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respondence, which I feel are among my greatest privileges. Shall hope to hear from you very soon, and believe me to remain

Your very sincere and affectionate friend

in the bonds of the gospel,

The King's Dale.



TO PHILOMELA, of the King's Dale.


I have long been to thee as a dumb man, in whose mouth are no reproofs, having been much engaged. But you know “ there is a time to keep silence, and a time to speak;" and “ there is a time to embrace, and a time to refrain from embracing.” You have been, upon your returning to your heavenly Father, embraced, enrobed, entertained, and adorned, and long indulged with the soul-reviving melody of “ let us eat and be merry; for this my son was dead, and is alive again; he was lost, and is found.” And


this music and dancing hath long continued with thee, during which time I could only be a fellowhelper of your joy, or a furtherer of your joy of faith. But now, perhaps, “ the elders have ceased from the gate, the young men from their music, the joy of our heart is ceased, our dance is turned into mourning.” But, when the truth is received in the love of it; when the testimony is bound up in the heart by the bond of the everlasting covenant, which is God's eternal love in Christ Jesus accompanying the word of grace; then we are constrained, however coyly we might put it away before, we are constrained, I say, to embrace it. being attended with the comforting seal of afsurance ; for it comes “ in power, in the Holy Ghost, and in much assurance;" which seal ratifies, confirms, and makes the promise sure to all the secd. And then what remains ? Why, the hand of faith is stretched out to subscribe the evidences, both that which is open, and that which is sealed; namely, the whole word of God, which appears open to us, and is yet to be fulfilled, and that which is, sealed on our hearts, as being fulfilled already. And this setting to the feal is to be attended with the confession of the mouth unto salvation, without either an if or a but in it: “ One shall say, I am the Lord's; another shall call him. felf by the name of Jacob; and another shall subscribe with his hand unto the Lord, and surname himself by the name of Israel.” Every one that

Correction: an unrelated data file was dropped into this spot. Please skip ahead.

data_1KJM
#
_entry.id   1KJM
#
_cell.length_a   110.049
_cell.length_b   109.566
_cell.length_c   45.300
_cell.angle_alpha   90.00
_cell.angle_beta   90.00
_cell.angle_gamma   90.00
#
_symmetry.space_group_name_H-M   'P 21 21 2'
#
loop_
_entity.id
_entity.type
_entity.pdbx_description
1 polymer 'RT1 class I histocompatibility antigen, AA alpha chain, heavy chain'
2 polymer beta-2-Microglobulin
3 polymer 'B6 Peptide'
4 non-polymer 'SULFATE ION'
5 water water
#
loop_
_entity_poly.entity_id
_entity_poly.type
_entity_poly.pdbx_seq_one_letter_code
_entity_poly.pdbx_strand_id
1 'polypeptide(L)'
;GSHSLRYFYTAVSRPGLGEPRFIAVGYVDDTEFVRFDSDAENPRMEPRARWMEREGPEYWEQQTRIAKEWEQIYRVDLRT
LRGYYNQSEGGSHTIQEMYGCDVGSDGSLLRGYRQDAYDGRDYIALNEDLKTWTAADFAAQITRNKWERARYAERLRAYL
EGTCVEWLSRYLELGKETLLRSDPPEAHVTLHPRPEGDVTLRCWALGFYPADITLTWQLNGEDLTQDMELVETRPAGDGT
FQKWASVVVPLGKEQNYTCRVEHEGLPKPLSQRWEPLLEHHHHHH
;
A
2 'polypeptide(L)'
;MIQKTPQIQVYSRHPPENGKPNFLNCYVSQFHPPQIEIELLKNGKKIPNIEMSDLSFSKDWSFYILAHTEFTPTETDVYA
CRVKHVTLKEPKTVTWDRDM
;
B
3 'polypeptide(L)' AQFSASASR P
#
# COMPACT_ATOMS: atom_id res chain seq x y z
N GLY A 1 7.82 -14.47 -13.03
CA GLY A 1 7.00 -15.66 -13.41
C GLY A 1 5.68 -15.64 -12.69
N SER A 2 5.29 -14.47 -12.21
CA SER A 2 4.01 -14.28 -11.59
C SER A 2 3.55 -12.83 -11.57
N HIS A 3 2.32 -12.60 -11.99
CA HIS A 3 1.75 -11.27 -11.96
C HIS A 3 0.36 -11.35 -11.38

sends a letter to another, giving an account of his deliverance, and of the assurance of his faith in Christ Jesus, subscribe with his hand to the honour and glory of God, as being faithful to his word, and rich in mercy. And he does no less who, believing in his heart, makes confession with his mouth unto salvation. While these things are carrying on in the soul, the good old wine flies about, and the glorious days of the Son of Man afford nothing but new love tokens, fresh or new discoveries; but, if they last never so long, and we “ rejoice in them all,” yet we must “ remember the days of darkness, for they shall be many." How passive, resigned, composed, and tranquil, is the clay in the hand of the potter while the lump is formed into another vessel, in order to fhew forth his praise ! But O the evil days that have rolled over my head since! For many years did I keep looking back to the munitions of rocks, and to the views that I then had of the King in his beauty, and of the land that is very far off. But the bare and barren remembrance of them at last only made me lament my loss, and sometimes aggravated my misery; for, though I earnestly begged to have these restored, and to be upheld by his free Spirit, yet he appeared in this matter inflexible, as if it must not be so done in our country. But the following things abode with me; that is, a full persuasion that the work was genuine; a good hope of the great reward promised;